Until now, I've always written by the seat of my pants because it allows the story to grow more organically. I find that once I start with a character in an interesting situation, the story and other characters tend to develop on their own. And it's almost as if something higher is at work in my creative process. For example, in my last novel, A NIGHT ON MOON HILL, I decided I wanted my main character, Daphne, to take a book with her for comfort when she goes to meet young Eric for the first time. I figured that since she was an author who was uncomfortable with strangers, she would take something like that with her. So I had to pick a book. I looked back on my shelf and "randomly" picked out "Look Homeward Angel" by Thomas Wolfe then realized when Eric spies it in Daphne's hands that it's the perfect book to spark a conversation between them because he's passionate about angels. Not only that, but as I wrote the dialogue between them, I had him question the title. That made me do a bit of research so Daphne could tell him where the title came from, which led me to Milton's poem, "Lycidas." It was such a perfect fit for the novel, given its beginning involving a drowning. It was like serendipity! But I know it's more than that. I really do believe that the Spirit assists in the creative process.
Now, however, I'm having to write a series and I simply can't keep everything straight without an outline. I wrote the first book in the series without an outline, for the most part (though I sketched some plot points out in my head as I got 2/3 of the way in), but now I know I'm going to have to re-read that first manuscript, jot down all the questions raised and left unanswered (there aren't too many), and then outline the rest of the series to make certain everything I have in mind is revealed at the right time and nothing is left unanswered at the end. Part of me still fights the outlining, however, and I won't be surprised if I get partway in and then let the story take over.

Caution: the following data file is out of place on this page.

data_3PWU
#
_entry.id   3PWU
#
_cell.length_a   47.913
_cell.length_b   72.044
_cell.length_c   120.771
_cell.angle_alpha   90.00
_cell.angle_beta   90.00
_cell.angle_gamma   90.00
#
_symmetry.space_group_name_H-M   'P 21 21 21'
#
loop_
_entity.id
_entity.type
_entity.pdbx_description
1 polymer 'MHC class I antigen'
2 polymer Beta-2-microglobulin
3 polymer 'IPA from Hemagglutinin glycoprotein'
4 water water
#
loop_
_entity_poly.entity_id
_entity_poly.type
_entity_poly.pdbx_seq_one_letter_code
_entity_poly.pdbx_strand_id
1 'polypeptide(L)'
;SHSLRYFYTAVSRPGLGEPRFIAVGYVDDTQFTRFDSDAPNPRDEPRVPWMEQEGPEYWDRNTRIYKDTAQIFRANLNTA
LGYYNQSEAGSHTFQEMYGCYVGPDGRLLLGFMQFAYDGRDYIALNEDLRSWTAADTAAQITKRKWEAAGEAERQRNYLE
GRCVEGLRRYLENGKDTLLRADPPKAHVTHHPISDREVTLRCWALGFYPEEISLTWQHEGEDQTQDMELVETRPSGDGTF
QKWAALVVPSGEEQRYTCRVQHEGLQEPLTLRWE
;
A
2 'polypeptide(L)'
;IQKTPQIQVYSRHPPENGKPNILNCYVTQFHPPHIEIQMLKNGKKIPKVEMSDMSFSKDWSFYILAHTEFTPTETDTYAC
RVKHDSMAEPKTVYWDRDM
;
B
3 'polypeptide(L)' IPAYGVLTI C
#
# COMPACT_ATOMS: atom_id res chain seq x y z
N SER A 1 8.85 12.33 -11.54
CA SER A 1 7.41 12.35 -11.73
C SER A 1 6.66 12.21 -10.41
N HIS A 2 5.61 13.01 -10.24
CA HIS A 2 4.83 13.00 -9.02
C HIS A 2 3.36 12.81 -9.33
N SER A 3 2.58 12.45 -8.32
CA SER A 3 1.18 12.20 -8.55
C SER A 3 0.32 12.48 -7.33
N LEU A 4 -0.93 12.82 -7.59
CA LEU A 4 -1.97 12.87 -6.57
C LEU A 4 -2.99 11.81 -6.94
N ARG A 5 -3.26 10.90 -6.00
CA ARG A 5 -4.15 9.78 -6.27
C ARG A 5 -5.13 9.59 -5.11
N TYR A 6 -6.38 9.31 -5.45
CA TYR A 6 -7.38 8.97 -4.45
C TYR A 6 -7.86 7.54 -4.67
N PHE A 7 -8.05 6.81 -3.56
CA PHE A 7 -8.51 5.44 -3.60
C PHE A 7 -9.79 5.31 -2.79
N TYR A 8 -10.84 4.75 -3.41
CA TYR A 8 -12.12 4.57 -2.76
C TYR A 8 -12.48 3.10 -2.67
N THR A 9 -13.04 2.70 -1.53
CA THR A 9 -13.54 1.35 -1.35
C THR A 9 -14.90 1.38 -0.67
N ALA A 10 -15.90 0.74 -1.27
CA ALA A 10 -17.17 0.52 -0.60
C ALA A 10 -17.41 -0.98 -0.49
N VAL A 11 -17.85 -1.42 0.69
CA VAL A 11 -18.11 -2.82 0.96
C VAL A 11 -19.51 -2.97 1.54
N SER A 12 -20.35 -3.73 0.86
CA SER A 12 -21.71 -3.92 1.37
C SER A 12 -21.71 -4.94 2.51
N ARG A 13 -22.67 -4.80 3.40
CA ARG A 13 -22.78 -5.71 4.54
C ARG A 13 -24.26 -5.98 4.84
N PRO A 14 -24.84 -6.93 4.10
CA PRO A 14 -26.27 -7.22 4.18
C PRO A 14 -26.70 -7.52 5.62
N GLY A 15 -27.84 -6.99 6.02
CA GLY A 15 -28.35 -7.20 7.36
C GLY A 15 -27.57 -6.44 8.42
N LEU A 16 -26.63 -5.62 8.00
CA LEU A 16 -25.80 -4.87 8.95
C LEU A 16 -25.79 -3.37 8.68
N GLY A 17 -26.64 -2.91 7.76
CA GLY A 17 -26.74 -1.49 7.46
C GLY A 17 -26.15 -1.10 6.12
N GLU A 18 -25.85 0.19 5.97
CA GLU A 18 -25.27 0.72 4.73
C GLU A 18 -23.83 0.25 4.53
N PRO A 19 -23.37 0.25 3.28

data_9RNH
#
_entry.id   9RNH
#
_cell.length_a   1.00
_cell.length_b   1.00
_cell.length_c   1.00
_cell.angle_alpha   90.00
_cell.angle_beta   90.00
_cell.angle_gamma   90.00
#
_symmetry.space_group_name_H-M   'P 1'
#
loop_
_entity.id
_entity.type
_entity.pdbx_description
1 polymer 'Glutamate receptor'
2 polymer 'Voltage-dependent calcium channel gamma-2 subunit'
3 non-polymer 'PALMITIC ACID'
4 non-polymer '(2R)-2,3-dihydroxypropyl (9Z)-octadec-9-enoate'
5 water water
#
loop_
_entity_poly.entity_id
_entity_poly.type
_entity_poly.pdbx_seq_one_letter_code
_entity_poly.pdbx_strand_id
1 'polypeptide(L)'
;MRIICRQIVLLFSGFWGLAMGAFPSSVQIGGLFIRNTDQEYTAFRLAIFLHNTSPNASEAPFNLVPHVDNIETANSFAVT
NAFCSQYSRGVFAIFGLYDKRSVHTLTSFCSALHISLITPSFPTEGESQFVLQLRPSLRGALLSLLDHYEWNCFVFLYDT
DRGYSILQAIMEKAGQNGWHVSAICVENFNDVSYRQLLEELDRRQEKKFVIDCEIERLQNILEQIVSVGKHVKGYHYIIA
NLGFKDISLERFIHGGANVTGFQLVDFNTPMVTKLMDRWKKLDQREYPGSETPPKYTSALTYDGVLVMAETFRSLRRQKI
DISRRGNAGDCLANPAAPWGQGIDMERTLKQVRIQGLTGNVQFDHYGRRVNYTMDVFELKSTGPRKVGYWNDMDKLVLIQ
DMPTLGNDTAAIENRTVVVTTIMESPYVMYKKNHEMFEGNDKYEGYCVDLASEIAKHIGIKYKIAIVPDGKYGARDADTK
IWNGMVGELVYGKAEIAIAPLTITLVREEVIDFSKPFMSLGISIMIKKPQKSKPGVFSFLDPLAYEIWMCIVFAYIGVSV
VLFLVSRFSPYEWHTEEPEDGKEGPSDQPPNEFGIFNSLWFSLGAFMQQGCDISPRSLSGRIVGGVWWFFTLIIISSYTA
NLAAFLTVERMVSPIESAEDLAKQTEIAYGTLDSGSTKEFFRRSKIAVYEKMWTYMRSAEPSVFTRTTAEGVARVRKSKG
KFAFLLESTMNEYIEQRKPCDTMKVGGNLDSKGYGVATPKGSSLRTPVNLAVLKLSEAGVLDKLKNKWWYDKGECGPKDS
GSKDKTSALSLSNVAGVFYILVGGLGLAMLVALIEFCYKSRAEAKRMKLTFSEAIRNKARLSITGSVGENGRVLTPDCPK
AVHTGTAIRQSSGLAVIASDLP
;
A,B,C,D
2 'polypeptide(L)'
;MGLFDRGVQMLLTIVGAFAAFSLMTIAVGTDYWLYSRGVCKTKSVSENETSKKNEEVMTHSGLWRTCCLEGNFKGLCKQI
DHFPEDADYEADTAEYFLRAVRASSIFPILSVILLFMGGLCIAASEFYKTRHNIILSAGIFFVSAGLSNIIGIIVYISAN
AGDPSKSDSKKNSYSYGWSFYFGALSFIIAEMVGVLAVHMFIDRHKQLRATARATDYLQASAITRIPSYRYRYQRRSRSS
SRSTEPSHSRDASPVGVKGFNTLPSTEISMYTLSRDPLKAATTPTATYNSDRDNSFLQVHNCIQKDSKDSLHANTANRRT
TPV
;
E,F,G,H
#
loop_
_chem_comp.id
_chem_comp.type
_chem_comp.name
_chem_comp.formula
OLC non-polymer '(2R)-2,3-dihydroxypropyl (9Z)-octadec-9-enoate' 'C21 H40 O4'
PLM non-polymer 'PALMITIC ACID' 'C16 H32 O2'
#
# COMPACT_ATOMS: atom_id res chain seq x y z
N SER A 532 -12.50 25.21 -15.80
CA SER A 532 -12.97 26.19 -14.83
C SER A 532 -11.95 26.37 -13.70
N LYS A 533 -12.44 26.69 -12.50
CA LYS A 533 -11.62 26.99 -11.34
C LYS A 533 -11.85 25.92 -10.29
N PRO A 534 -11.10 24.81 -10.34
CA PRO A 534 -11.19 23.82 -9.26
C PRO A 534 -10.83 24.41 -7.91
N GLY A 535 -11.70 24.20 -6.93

5. Do you have any advice for others who dream of being an author?
Be humble and patient with yourself. Don't be afraid to go to conferences and retreats and, above all, remember that, in the end, if you want it badly enough and are willing to revise, revise, and revise again, you will get published. Also, getting published is only the beginning, not the end. So be very certain of your goals and motivations.
6. Do you belong to any writing/critique groups? Do you suggest them for authors?
I belong to a wonderful critique group, Writeminded, that meets weekly by Skype at 7 pm each Wednesday. We formed it about three years ago and it's been immensely helpful for each one of the six of us. Before that, when I lived in Southern California, I belonged to a larger critique group (probably too large) which also met weekly. I also belong to ANWA, including a local chapter I began--Columbia River Writers--which meets monthly, LDStorymakers, and LDS Indie Authors. Writing groups are essential for most authors, for we tend to live in our own worlds and we need that kind of contact to keep us grounded and enthusiastic about our craft.